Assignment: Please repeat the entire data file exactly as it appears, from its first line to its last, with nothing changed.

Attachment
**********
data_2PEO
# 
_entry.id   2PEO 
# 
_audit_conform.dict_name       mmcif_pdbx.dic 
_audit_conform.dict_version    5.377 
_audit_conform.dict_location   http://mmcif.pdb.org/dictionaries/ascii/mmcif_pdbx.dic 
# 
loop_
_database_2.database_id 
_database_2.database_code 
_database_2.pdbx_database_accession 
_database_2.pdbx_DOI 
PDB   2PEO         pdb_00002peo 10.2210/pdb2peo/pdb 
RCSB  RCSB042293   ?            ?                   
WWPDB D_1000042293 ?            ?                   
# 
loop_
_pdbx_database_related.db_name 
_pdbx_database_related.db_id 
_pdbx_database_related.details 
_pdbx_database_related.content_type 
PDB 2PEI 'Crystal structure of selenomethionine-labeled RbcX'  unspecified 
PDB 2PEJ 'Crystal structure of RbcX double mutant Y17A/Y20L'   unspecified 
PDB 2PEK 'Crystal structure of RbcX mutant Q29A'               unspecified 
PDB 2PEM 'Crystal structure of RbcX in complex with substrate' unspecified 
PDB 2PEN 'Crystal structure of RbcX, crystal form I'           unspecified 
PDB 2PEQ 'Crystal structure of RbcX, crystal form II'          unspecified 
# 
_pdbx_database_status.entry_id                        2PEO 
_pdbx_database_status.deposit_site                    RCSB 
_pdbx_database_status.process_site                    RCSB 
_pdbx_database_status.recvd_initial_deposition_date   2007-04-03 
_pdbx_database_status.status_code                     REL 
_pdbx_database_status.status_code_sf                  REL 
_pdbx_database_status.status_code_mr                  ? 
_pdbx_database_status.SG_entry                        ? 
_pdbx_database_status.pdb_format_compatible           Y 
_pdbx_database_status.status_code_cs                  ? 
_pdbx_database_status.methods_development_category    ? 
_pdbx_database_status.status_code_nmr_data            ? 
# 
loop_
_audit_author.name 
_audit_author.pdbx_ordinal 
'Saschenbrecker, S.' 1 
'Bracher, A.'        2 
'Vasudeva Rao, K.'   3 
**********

data_2PEO
# 
_entry.id   2PEO 
# 
_audit_conform.dict_name       mmcif_pdbx.dic 
_audit_conform.dict_version    5.377 
_audit_conform.dict_location   http://mmcif.pdb.org/dictionaries/ascii/mmcif_pdbx.dic 
# 
loop_
_database_2.database_id 
_database_2.database_code 
_database_2.pdbx_database_accession 
_database_2.pdbx_DOI 
PDB   2PEO         pdb_00002peo 10.2210/pdb2peo/pdb 
RCSB  RCSB042293   ?            ?                   
WWPDB D_1000042293 ?            ?                   
# 
loop_
_pdbx_database_related.db_name 
_pdbx_database_related.db_id 
_pdbx_database_related.details 
_pdbx_database_related.content_type 
PDB 2PEI 'Crystal structure of selenomethionine-labeled RbcX'  unspecified 
PDB 2PEJ 'Crystal structure of RbcX double mutant Y17A/Y20L'   unspecified 
PDB 2PEK 'Crystal structure of RbcX mutant Q29A'               unspecified 
PDB 2PEM 'Crystal structure of RbcX in complex with substrate' unspecified 
PDB 2PEN 'Crystal structure of RbcX, crystal form I'           unspecified 
PDB 2PEQ 'Crystal structure of RbcX, crystal form II'          unspecified 
# 
_pdbx_database_status.entry_id                        2PEO 
_pdbx_database_status.deposit_site                    RCSB 
_pdbx_database_status.process_site                    RCSB 
_pdbx_database_status.recvd_initial_deposition_date   2007-04-03 
_pdbx_database_status.status_code                     REL 
_pdbx_database_status.status_code_sf                  REL 
_pdbx_database_status.status_code_mr                  ? 
_pdbx_database_status.SG_entry                        ? 
_pdbx_database_status.pdb_format_compatible           Y 
_pdbx_database_status.status_code_cs                  ? 
_pdbx_database_status.methods_development_category    ? 
_pdbx_database_status.status_code_nmr_data            ? 
# 
loop_
_audit_author.name 
_audit_author.pdbx_ordinal 
'Saschenbrecker, S.' 1 
'Bracher, A.'        2 
'Vasudeva Rao, K.'   3 